Old Football Found On Beach Turns Out To Be An Iron Age Skull

Old Football Found On Beach Turns Out To Be An Iron Age Skull

SHARE THE ARTICLE
  •  
  •  
  •  
  • 3
  •  
  •  
  •  
  •  
  •  

Old Football Found On Beach Turns Out To Be An Iron Age Skull

Image kicking what you thought was part of an old football during a stroll on the beach – only to discover it was actually part of a human skull. That’s what happened to Anthony Plowright. 

He was walking his two dogs on the beach near Binstead on the Isle of Wight when he discovered what turned out to be the upper part of a human skull, called the cranium.

The Isle of Wight coroners office sent the dark brown remains for carbon dating and discovered it was about 2,800 years old.

Old Football Found On Beach Turns Out To Be An Iron Age Skull
The skull, pictured here, belonged to someone who would have lived in the Iron Age, or about 2,800 years ago according to the Isle of Wight coroners office.
All that remained of the person was the upper part of the skull called the cranium – seen in this photo from the Isle of Wight coroner.

The skull was discovered on the 4th of June 2018 but the Isle of Wight Coroner, Caroline Sumeray has only just released her findings.

The carbon dating puts the cranium as belonging to someone who would have lived in the early Iron Age – between about 800BC and 540BC.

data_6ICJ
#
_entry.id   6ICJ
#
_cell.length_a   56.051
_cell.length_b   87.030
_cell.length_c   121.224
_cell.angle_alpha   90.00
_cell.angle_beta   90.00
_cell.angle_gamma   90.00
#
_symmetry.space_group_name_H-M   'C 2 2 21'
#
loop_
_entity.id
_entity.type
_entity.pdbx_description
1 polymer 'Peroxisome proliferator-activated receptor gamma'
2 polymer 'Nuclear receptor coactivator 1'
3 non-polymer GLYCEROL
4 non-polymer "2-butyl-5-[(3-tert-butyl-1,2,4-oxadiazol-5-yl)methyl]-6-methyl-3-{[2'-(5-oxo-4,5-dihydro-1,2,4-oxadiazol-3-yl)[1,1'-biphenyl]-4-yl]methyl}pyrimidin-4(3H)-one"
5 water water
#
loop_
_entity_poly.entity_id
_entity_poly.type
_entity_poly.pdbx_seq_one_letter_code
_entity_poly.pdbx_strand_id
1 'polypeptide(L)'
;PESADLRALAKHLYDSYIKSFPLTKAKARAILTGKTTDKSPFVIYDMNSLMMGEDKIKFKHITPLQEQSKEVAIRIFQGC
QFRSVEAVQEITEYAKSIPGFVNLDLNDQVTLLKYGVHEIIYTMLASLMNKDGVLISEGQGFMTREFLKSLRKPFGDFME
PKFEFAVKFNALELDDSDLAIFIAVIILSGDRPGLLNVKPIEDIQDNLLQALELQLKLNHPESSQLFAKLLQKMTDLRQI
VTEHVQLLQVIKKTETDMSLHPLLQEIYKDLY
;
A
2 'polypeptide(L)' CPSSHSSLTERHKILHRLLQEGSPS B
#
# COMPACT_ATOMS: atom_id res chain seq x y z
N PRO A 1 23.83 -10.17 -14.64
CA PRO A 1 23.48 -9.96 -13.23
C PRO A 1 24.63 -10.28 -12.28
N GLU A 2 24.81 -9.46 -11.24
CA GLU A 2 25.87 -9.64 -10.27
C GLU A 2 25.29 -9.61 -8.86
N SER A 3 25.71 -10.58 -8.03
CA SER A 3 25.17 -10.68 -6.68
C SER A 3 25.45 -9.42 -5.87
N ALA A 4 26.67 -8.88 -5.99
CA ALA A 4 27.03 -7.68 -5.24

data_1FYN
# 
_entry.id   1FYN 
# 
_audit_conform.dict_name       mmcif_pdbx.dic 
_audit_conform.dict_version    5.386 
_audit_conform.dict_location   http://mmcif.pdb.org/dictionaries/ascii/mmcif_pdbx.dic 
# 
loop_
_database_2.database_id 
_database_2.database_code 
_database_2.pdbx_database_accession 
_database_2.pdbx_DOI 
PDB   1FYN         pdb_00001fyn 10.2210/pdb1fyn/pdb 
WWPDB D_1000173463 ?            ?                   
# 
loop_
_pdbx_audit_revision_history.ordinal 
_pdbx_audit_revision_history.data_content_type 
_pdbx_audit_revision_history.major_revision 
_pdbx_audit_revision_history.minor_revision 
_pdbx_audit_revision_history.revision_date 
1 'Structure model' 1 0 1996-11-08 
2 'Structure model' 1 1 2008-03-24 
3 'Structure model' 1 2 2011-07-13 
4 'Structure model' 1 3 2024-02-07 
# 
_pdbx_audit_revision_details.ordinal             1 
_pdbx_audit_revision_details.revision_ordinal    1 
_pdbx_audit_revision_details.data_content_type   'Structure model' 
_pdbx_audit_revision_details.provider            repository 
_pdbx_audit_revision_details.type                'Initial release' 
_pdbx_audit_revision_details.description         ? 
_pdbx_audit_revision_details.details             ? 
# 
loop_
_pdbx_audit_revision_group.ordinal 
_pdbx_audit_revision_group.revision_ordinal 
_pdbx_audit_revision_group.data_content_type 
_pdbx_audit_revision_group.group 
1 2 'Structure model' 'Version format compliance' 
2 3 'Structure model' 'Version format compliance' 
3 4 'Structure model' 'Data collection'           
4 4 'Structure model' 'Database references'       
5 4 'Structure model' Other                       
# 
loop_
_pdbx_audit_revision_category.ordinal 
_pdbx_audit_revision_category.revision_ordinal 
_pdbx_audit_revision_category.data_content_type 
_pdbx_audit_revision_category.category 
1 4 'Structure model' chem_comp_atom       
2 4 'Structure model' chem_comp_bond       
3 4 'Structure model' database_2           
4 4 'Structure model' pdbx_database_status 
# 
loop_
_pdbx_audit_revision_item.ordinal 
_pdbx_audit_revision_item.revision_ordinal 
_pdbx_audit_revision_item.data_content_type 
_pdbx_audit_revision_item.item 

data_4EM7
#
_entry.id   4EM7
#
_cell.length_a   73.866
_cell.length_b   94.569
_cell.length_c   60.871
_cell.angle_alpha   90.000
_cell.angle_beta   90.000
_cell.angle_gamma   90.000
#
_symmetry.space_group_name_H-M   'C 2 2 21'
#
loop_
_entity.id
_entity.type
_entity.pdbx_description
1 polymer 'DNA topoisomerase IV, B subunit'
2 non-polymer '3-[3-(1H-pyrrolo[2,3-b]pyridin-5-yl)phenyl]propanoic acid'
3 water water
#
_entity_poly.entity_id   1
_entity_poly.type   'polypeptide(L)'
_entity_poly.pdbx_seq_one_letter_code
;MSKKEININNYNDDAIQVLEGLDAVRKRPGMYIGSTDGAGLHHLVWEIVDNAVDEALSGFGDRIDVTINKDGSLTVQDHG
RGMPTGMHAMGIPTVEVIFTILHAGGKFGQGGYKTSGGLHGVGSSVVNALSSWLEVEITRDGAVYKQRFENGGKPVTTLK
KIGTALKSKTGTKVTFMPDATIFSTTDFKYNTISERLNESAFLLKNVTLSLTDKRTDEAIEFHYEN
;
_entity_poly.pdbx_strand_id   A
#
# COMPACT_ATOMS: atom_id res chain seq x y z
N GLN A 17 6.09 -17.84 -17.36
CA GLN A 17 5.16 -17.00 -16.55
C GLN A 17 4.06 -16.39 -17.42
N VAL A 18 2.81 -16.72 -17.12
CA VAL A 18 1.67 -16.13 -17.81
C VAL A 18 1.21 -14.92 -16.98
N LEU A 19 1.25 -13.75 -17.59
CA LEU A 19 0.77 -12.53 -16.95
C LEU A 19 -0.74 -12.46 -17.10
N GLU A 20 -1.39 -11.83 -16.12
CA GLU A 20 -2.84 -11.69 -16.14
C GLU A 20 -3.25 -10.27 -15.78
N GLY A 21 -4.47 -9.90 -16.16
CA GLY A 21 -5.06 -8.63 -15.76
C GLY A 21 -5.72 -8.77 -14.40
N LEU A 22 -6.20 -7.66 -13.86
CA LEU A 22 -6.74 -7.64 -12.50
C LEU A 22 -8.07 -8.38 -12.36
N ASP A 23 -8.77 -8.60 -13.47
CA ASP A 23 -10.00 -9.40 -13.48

Mr Plowright said: ‘I thought it was part of an old football when I first saw it and so I booted it down the beach. I soon realised it wasn’t a ball.

‘I put it in a bag and took it home and emailed the police to tell them I had found it.’

‘I had absolutely no idea it was that old.’

The skull has been donated to the Isle of Wight Museum Service who say they are looking forward to studying it. 

During the Iron Age, the people of the Isle of Wight were already trading with nearby communities through maritime links.

‘Recent discoveries suggest that the inhabitants of the Isle of Wight engaged in wider maritime activity within the Solent from prehistoric times, according to Stephanie Smith from the British Museum.

‘By the Iron Age and Roman periods, the Island was part of a vast maritime network of interaction between coastal southern Britain and the Continent, extending as far as the Mediterranean.’ 

The skull – pictured – has been donated to the Isle of Wight Museum Service who say they are looking forward to studying it

SHARE THE ARTICLE
  •  
  •  
  •  
  • 3
  •  
  •  
  •  
  •  
  •  

Leave a Reply

Your email address will not be published. Required fields are marked *